You can learn a lot about the person who previously owned a used record just by listening to it. In fact, you can learn a lot before that even happens—whether they’re the type to write their name on personal property, whether they take good care of things, whether they’d actually sell the damn thing in the first place, etc. (And I, for one, want to know why anybody would sell Purple Rain, especially an early pressing of it.) In the case of my copy of Prince’s Purple Rain, bought used at Record City in 2012, I learned just what kind of listener the previous owner was. Short answer: They liked the hits!
I’m the kind of listener who has such a deep craving for music that I could never limit myself to just the hits (though some bands only have good singles and the rest are garbage, but that’s another story). And frankly, Purple Rain is 100 percent hits. Every track is amazing. Every. Single. Track.
My copy, however, is crackly and noisy at the beginning of two tracks: “When Doves Cry” and “Let’s Go Crazy.” These are, incidentally, the first tracks on each side, so it could just be a matter of long-term needle dropping (maybe a little carelessly) but my instincts tell me that whoever had this record was going back to these two jams. And I can’t say I blame them. But then again, the title track, “Take Me With U,” “I Would Die 4 U,” “Computer Blue,” “The Beautiful Ones”…. I’m just listing every song at this point.
Purple Rain is one of those albums, like Rumours, where you not only know and love every track, but seemingly everyone you know has a personal connection. I genuinely don’t know anyone who doesn’t like Prince. I don’t think you’re allowed to not like Prince. Last year, after he died, many of my Treble colleagues shared their Prince stories and the common theme seemed to be that he was as ubiquitous to them as he was in my own life. His music, anyway. I never met the man. Though everyone who has definitely has a story about it.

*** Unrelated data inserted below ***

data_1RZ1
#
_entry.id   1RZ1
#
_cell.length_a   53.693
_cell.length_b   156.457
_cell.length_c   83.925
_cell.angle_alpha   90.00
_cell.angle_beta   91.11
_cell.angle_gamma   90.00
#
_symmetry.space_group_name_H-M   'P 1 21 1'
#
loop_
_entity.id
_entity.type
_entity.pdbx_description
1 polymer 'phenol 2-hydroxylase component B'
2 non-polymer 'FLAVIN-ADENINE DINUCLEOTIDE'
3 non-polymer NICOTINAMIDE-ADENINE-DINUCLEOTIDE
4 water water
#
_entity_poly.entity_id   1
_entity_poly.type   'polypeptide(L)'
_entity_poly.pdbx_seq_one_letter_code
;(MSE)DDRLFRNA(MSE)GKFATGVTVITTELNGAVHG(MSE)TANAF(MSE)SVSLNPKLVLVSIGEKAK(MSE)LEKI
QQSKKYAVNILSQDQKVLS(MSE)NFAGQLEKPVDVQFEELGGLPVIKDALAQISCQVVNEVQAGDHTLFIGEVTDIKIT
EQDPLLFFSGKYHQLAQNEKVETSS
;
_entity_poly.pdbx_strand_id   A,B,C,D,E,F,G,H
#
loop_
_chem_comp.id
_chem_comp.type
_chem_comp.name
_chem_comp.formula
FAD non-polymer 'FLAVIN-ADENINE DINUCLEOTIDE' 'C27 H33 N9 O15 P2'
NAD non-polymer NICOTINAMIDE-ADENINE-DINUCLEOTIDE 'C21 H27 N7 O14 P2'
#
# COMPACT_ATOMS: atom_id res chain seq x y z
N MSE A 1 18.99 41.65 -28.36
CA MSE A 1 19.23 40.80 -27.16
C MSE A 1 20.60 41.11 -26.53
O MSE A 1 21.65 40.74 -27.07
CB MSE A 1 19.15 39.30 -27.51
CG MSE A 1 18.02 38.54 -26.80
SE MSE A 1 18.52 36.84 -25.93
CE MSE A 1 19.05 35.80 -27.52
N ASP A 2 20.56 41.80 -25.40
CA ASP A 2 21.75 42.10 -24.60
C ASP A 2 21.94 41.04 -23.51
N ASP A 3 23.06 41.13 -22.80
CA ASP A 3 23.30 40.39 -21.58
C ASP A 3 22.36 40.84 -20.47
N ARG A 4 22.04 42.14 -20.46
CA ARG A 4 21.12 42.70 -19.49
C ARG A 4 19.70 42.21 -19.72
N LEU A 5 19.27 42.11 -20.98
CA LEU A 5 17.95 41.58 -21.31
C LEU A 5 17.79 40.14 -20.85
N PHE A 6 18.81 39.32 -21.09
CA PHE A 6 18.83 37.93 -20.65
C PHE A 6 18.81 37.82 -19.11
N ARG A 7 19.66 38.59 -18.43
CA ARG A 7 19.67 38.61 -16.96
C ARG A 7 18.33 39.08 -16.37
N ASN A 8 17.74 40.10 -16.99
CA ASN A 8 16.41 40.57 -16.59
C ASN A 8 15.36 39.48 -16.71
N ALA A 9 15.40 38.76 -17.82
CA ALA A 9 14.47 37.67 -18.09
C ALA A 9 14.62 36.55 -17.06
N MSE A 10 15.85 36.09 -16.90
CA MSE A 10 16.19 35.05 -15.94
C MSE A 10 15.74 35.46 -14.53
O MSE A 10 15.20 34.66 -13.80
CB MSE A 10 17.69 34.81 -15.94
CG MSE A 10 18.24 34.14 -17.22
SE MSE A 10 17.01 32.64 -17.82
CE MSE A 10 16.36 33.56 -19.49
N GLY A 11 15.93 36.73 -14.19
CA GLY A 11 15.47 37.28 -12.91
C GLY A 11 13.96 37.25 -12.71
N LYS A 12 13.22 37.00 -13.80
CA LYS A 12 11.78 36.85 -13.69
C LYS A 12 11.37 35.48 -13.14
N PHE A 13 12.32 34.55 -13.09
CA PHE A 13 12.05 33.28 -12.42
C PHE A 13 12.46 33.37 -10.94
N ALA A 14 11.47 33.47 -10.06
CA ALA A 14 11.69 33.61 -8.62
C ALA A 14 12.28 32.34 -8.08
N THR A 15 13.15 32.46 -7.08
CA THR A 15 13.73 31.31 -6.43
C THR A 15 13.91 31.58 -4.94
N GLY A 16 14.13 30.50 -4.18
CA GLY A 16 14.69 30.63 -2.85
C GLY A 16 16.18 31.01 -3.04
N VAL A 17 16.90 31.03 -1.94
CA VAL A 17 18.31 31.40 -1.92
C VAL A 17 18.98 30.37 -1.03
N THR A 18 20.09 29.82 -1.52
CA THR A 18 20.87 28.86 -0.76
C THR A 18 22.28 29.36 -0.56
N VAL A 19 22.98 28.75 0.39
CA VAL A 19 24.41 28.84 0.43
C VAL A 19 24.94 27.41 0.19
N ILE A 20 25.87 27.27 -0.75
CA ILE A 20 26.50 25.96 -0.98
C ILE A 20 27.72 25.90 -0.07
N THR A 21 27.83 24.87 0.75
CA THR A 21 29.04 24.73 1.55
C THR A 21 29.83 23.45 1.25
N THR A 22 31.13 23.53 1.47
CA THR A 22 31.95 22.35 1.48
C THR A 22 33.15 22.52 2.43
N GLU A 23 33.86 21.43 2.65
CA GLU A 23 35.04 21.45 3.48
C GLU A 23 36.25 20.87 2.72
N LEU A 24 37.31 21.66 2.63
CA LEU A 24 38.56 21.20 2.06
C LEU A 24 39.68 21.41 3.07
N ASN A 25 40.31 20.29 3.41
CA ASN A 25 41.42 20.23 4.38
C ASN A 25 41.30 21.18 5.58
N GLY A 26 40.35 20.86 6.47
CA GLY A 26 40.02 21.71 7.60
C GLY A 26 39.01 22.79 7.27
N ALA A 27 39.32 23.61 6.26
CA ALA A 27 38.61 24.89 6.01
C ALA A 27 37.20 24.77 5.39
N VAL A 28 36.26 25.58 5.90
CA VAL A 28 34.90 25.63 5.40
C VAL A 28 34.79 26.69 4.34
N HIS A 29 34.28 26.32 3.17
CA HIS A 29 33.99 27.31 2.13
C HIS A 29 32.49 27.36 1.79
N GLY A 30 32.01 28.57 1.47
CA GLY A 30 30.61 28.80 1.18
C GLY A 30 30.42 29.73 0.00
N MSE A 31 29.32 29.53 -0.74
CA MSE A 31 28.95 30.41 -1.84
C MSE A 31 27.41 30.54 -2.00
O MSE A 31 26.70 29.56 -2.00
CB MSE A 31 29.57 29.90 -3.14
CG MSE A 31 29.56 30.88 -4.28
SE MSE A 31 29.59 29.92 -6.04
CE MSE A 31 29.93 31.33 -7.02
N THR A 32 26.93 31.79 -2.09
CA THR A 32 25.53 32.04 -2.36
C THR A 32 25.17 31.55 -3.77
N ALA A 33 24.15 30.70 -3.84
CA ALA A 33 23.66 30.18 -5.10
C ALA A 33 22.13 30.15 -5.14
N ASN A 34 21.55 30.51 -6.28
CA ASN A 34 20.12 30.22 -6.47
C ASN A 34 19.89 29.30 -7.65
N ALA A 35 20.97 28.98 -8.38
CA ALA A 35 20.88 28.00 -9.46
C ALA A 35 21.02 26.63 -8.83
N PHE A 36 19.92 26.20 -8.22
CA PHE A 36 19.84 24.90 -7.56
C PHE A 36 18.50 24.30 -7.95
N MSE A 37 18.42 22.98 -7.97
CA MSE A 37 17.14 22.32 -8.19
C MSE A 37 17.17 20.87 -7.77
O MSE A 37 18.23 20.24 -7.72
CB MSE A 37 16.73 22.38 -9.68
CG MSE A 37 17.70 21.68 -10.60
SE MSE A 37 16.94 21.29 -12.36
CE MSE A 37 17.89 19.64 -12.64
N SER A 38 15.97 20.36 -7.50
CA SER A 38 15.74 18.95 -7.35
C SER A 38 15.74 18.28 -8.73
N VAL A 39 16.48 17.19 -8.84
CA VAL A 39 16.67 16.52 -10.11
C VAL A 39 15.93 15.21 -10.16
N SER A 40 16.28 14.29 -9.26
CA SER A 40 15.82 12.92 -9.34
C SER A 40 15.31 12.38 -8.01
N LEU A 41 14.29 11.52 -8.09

For me, I only have stories about going to see a midnight showing of Purple Rain at the Ken Cinema, or that the album was released on my wife’s second birthday, or that it was also released on my friend Alex’s actual date of birth. Or when my wife and I and several of our friends and my brother and her sister all did the eyeball-gun-four-point hand dance to “I Would Die 4 U” at our wedding. (That looks confusing but just try to convey the title of the song to someone else with hand gestures and then it makes more sense.)
Purple Rain belongs to everyone, even those who just want the hits, and that’s fine. Though I’ve given this record a good home, where I enjoy every moment. And those few crackles are a minor hindrance to what’s overall a pretty stellar sounding record. Though there is one extra bonus to buying this particular record:
Does yours come with a badass poster of The Revolution? If not, you missed out.
Sound Quality: Good (beginning of each side); Great (everything else)